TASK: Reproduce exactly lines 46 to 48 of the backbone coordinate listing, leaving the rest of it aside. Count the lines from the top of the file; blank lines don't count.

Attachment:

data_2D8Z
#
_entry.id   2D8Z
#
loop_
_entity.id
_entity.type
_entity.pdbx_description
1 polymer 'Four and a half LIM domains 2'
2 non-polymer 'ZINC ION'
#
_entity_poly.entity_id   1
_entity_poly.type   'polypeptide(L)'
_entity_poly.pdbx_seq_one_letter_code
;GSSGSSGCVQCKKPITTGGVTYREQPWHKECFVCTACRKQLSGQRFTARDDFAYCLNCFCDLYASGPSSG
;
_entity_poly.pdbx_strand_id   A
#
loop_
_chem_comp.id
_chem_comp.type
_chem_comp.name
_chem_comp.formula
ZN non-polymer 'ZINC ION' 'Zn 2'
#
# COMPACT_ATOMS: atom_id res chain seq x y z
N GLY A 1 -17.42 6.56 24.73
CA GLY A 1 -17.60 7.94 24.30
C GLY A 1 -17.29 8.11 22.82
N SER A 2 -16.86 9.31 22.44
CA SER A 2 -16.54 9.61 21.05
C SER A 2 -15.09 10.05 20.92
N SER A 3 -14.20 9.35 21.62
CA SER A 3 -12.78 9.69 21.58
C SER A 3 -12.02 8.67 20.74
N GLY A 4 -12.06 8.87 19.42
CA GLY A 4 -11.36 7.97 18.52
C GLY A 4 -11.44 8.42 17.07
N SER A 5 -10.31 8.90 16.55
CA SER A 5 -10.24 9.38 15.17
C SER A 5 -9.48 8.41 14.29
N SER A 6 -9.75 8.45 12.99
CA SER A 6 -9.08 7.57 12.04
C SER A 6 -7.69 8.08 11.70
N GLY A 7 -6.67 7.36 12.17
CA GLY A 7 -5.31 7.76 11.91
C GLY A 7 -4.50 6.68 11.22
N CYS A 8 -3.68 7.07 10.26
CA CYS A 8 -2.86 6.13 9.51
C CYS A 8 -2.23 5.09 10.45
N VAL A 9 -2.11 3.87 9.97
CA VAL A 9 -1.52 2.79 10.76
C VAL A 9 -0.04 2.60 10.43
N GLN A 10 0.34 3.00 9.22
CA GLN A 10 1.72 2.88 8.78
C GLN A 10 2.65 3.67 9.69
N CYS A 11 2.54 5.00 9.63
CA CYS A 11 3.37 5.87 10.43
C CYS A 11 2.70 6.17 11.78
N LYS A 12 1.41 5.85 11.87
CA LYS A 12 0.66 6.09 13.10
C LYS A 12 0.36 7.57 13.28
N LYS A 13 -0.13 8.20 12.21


CA GLY A 7 -5.31 7.76 11.91
C GLY A 7 -4.50 6.68 11.22
N CYS A 8 -3.68 7.07 10.26